While waiting out your ADU project to maximize the value of your property by a lot split may sound like a good idea, its important to consider if it’s a viable option for you. SB9 isn’t a Bill for everyone, and you could put adding value to your property and rental income potential on hold without being informed. Of course, there is a lot more to this Bill than can be covered in one short article, but we hope this gives you a good start on determining if the wait is worthwhile.

REIG ADU Construction has been a contractor for over a decade serving Southern California. We build ADUs in San Diego and work side by side with expert design firms to make your ADU project as smooth as possible from A to U. We pride ourselves on excellence and transparency. Contact us for free with any questions about your project. We are here to help. Contact Us

[i] “California is experiencing a housing supply crisis, with housing demand far outstripping supply.”

[ii] crisis has grown so acute in California that supply, demand, and affordability fundamentals are characterized in the negative: underserved demands, constrained supply, and protracted unaffordability” “When Californians have access to safe and affordable housing, they have more money for food and health care; they are less likely to become homeless and in need of government-subsidized services; their children do better in school; and businesses have an easier time recruiting and retaining employees.”

[iii] “The bill would require an applicant to sign an affidavit stating that they intend to occupy one of the housing units as their principal residence for a minimum of 3 years from the date of the approval of the urban lot split, unless the applicant is a community land trust or a qualified nonprofit corporation, as specified.”

[iv] “The parcel is located within a single-family residential zone.”

[v] “A proposed housing development containing no more than two residential units within a single-family residential zone shall be considered ministerially, without discretionary review or a hearing, if the proposed housing development meets all of the following requirements…”


[vii] “The parcel subject to the proposed housing development is located within a city, the boundaries of which include some portion of either an urbanized area or urban cluster, as designated by the United States Census Bureau, or, for unincorporated areas, a legal parcel wholly within the boundaries of an urbanized area or urban cluster, as designated by the United States Census Bureau.”

[viii][viii] Except [a local agency may by ordinance adopt a smaller minimum lot size subject to ministerial approval] both newly created parcels are no smaller than 1,200 square feet.”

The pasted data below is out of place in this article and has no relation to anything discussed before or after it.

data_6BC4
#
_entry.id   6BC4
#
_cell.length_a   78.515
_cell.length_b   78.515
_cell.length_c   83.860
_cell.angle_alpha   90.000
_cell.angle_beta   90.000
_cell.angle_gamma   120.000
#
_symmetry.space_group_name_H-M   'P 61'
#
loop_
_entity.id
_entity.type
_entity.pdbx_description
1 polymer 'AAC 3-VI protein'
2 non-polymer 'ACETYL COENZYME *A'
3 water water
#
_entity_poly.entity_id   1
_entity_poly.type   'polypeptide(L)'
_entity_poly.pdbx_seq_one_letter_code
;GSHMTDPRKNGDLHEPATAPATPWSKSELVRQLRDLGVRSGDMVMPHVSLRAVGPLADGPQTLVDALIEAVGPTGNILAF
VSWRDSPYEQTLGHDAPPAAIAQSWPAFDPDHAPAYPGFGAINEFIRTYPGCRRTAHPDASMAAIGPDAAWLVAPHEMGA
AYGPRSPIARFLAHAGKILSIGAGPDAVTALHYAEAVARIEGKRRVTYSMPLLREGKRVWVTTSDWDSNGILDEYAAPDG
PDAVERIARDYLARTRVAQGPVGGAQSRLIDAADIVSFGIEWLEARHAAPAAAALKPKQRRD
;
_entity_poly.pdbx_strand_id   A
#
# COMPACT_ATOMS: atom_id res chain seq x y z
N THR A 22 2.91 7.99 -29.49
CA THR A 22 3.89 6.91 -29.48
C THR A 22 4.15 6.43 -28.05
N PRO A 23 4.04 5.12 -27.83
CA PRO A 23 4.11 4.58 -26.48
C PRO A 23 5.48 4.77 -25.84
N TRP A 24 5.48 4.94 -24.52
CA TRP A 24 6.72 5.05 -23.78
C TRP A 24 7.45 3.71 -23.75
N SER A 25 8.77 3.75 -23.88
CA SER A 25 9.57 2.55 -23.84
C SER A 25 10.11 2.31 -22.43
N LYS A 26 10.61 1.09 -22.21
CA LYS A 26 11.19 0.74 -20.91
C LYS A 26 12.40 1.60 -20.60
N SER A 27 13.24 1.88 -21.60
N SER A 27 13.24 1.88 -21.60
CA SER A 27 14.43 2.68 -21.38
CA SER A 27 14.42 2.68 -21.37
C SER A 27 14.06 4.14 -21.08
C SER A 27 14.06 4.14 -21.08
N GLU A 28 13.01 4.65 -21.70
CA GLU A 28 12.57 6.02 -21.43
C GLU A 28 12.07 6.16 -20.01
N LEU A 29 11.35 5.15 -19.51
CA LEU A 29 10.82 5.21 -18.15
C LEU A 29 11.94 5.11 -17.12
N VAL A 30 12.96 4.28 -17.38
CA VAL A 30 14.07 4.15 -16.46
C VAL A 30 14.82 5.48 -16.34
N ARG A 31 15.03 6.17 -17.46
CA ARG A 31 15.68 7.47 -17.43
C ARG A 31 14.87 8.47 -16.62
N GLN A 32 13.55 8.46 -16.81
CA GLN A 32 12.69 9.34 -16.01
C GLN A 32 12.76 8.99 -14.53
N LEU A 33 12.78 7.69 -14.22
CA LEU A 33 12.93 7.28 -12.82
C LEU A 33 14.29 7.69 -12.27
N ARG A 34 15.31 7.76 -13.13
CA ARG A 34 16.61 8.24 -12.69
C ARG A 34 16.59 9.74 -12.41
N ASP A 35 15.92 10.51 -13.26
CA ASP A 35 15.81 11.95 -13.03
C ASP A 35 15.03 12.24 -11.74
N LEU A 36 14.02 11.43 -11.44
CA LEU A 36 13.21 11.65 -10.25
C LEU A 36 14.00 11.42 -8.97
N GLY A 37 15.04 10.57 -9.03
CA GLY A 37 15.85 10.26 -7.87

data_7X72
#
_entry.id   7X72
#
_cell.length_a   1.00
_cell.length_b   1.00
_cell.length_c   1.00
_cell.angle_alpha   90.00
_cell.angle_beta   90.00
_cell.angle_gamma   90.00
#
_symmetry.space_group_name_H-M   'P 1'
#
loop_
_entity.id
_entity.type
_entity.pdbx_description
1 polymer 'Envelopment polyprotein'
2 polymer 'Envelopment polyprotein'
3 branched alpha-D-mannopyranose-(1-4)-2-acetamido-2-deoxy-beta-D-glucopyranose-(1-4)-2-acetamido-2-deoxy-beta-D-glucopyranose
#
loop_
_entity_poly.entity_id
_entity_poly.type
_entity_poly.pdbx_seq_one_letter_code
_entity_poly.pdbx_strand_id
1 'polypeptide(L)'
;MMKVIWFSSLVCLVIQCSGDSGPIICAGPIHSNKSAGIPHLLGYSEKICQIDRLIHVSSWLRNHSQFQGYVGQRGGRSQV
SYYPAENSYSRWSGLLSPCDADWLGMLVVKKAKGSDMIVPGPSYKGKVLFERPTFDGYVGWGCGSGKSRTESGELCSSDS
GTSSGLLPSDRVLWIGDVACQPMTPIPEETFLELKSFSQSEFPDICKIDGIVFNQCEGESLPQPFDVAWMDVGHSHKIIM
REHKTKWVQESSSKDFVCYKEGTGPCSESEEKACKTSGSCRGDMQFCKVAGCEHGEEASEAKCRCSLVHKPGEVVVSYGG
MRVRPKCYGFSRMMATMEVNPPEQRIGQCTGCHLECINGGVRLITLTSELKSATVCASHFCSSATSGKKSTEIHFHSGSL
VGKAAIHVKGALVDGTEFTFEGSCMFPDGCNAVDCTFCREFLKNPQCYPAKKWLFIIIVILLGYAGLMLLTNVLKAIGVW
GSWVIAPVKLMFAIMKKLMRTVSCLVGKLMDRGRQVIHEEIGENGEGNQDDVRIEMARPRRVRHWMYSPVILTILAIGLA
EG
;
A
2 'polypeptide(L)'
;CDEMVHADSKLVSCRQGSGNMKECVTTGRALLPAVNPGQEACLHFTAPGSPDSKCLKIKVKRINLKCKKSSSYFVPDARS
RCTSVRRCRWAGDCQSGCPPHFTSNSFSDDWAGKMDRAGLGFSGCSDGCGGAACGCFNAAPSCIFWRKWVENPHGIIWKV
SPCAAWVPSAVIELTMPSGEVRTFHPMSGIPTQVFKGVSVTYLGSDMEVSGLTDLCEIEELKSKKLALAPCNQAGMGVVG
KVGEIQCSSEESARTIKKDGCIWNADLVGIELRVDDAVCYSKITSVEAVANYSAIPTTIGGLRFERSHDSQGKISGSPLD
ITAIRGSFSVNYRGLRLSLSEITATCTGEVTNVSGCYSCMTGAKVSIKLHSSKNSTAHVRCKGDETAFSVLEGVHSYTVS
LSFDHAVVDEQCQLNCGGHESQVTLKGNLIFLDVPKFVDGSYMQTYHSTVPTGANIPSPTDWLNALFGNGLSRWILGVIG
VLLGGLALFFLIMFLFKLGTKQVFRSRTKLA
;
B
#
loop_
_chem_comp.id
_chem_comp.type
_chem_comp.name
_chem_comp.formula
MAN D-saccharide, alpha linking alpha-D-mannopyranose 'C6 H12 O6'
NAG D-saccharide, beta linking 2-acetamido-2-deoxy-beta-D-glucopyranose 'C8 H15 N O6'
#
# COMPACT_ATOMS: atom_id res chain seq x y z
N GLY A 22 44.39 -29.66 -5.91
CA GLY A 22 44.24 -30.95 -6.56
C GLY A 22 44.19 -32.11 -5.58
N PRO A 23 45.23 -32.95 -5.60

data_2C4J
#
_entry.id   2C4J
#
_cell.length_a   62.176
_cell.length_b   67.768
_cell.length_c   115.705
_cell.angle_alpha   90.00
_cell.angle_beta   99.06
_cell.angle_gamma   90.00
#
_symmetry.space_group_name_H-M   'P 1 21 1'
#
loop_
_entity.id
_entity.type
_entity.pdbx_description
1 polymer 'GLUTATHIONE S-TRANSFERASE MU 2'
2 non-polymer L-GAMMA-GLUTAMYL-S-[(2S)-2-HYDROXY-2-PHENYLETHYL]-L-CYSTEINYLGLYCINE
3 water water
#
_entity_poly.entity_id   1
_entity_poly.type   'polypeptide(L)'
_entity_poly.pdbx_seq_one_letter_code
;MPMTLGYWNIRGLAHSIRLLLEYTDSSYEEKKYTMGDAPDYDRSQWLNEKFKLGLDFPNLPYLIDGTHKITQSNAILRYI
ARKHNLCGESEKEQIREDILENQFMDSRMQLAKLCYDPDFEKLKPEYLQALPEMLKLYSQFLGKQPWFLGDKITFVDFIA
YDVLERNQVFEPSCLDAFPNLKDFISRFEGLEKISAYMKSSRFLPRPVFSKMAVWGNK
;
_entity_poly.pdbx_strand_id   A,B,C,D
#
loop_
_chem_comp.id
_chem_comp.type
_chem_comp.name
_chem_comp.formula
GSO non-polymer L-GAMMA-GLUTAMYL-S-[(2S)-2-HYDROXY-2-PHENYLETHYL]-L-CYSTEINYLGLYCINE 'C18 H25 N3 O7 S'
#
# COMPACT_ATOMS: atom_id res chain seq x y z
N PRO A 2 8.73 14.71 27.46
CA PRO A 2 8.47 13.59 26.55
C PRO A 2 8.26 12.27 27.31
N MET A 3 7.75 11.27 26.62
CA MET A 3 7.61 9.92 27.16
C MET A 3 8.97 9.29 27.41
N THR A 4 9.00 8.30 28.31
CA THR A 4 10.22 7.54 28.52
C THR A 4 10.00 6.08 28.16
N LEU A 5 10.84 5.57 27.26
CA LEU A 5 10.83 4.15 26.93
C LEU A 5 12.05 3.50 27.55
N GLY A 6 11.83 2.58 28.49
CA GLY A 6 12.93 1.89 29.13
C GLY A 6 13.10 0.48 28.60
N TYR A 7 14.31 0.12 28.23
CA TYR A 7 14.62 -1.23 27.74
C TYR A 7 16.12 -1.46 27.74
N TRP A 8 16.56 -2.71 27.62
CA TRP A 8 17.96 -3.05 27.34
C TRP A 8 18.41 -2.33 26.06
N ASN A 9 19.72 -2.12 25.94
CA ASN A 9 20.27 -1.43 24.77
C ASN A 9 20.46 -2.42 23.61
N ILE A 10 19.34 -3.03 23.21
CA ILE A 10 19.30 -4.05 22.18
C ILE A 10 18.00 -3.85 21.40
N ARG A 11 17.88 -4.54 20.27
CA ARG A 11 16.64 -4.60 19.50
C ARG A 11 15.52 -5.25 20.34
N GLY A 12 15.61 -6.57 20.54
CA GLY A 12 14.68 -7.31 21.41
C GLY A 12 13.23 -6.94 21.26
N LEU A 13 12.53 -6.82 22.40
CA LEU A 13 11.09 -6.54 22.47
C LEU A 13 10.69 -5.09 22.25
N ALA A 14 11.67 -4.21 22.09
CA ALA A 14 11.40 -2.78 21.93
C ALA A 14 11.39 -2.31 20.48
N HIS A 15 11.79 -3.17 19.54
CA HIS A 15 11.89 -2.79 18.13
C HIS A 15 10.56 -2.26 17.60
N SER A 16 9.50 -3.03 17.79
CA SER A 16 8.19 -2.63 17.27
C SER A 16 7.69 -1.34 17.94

[ix] “Neither the owner of the parcel being subdivided nor any person acting in concert with the owner has previously subdivided an adjacent parcel using an urban lot split as provided for in this section”(Section 66411.7)

[x] “The parcel map subdivides an existing parcel to create no more than two new parcels of approximately equal lot area provided that one parcel shall not be smaller than 40 percent of the lot area of the original parcel proposed for subdivision.”

[xi] “that the proposed housing development would not require demolition or alteration of housing that is subject to a recorded covenant, ordinance, or law that restricts rents to levels affordable to persons and families of moderate, low, or very low income, that the proposed housing development does not allow for the demolition of more than 25% of the existing exterior structural walls, except as provided, and that the development is not located within a historic district, is not included on the State Historic Resources Inventory, or is not within a site that is legally designated or listed as a city or county landmark or historic property or district.”



[xiv] “A local agency shall require that a rental of any unit created pursuant to this section be for a term longer than 30 days.”

[xv] “In addition to any conditions established in accordance with this section, a local agency may require any of the following conditions when considering an application for a parcel map for an urban lot split:

(1) Easements required for the provision of public services and facilities.

(2) A requirement that the parcels have access to, provide access to, or adjoin the public right-of-way.

(3) Off-street parking of up to one space per unit, except that a local agency shall not impose parking requirements in either of the following instances:

(A) The parcel is located within one-half mile walking distance of either a high-quality transit corridor as defined in subdivision (b) of Section 21155 of the Public Resources Code, or a major transit stop as defined in Section 21064.3 of the Public Resources Code.

(B) There is a car share vehicle located within one block of the parcel.”

[xvi] “a local agency may require a setback of up to four feet from the side and rear lot lines.”

San Dag. “Urban Areas San Diego.”, San Dag, 2021, Accessed 21 October 2021.